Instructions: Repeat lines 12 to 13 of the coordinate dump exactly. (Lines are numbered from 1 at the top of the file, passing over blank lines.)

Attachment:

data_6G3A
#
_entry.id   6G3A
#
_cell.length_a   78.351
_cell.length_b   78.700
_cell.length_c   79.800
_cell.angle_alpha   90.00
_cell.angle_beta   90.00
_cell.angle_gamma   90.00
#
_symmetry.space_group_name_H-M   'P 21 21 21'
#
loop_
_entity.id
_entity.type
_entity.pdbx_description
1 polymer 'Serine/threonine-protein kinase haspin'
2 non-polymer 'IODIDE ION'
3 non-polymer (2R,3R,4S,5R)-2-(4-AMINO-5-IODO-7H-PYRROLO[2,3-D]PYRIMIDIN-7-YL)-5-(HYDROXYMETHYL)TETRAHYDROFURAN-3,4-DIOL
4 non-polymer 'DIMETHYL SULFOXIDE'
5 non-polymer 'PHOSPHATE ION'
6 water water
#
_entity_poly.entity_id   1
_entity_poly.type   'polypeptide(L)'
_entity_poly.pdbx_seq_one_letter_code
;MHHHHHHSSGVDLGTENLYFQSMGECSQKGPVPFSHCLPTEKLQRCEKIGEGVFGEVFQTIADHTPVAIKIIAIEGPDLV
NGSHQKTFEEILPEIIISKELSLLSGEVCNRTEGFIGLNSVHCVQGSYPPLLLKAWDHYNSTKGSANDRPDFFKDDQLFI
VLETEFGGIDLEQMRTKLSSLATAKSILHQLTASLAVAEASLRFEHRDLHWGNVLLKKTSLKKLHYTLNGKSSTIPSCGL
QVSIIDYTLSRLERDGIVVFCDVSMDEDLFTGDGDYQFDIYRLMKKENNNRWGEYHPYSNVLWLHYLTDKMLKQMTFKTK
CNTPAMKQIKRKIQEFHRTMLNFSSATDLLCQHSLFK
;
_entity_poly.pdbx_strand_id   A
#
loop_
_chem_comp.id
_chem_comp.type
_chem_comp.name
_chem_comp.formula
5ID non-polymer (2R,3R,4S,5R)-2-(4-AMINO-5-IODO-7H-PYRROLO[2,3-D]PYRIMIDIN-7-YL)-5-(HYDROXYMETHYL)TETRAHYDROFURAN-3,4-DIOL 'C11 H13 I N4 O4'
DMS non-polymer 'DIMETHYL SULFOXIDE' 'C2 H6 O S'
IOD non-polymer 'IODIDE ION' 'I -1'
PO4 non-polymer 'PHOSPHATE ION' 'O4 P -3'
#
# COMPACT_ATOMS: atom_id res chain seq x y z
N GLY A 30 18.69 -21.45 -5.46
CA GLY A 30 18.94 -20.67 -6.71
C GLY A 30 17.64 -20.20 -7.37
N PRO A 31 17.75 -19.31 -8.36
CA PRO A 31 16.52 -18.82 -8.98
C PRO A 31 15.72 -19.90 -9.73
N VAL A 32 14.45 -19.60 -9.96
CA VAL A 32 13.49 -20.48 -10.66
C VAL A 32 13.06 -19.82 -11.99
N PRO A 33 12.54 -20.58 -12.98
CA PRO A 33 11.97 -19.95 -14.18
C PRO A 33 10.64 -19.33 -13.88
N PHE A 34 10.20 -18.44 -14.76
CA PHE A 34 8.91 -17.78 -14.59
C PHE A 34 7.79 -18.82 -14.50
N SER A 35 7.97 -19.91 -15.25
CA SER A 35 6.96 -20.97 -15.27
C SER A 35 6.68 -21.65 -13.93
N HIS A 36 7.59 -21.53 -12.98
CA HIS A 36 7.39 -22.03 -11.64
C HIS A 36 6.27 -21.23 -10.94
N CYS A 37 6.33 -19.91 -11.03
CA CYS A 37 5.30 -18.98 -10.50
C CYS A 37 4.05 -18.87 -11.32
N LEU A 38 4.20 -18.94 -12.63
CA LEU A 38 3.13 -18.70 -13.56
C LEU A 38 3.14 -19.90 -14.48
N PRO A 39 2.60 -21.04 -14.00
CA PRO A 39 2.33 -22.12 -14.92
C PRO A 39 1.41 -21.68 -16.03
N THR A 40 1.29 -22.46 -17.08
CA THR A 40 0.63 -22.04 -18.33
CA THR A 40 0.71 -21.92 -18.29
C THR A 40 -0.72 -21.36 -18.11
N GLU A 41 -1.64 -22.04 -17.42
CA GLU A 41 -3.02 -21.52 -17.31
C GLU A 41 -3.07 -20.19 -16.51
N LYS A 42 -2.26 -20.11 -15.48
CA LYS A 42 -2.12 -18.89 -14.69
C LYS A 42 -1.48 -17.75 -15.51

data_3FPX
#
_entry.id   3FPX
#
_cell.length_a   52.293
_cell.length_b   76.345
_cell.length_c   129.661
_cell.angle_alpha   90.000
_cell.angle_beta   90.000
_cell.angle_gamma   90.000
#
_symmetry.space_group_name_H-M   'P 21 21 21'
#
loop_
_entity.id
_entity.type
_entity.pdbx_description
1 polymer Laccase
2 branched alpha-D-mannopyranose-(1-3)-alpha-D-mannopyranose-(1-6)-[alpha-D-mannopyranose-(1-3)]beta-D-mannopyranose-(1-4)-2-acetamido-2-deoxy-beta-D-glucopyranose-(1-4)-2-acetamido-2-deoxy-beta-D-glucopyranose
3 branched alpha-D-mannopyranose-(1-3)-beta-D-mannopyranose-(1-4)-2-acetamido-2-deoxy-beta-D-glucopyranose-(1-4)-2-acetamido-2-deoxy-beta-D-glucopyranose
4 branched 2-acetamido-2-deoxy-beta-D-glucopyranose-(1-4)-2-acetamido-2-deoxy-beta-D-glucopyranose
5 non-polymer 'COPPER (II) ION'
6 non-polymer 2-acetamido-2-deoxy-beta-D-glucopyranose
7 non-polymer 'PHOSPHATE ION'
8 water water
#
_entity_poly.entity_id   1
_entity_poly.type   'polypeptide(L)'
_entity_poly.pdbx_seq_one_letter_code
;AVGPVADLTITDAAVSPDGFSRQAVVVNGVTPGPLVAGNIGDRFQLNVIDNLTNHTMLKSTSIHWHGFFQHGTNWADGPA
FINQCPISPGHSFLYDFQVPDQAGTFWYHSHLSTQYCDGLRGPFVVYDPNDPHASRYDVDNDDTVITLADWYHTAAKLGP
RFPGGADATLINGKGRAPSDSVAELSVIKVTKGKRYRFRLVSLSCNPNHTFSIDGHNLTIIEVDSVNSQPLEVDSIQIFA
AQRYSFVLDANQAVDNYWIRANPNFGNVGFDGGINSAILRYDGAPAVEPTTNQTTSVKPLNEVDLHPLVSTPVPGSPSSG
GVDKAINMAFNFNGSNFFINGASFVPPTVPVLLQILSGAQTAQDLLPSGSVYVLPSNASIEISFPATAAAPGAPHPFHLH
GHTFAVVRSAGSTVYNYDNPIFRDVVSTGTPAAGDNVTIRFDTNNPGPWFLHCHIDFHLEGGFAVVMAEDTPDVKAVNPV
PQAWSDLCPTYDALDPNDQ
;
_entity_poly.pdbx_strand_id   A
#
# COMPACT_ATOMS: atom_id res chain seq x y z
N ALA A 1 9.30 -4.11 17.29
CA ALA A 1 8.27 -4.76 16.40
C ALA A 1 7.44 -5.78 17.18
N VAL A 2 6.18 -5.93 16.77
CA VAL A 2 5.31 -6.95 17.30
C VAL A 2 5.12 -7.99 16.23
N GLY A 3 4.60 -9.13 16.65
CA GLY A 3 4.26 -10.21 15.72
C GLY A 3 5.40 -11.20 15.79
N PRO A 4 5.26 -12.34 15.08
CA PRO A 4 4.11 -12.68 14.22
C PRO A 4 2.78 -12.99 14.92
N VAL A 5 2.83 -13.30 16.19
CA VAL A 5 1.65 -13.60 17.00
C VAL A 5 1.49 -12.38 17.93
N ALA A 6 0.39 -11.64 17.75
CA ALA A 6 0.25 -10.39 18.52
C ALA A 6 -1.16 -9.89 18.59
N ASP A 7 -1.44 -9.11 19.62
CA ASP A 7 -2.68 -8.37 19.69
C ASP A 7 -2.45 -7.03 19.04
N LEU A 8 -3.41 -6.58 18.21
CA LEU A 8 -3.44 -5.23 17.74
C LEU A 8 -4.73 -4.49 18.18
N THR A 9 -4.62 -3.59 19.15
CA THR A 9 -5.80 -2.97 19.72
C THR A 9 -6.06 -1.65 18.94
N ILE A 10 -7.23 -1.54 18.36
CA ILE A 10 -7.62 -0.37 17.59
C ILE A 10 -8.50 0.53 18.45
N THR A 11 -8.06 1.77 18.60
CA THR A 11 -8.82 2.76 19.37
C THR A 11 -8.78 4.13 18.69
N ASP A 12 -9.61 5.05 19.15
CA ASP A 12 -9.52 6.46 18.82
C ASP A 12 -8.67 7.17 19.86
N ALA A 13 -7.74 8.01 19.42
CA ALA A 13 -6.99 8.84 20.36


_symmetry.space_group_name_H-M   'P 21 21 21'
#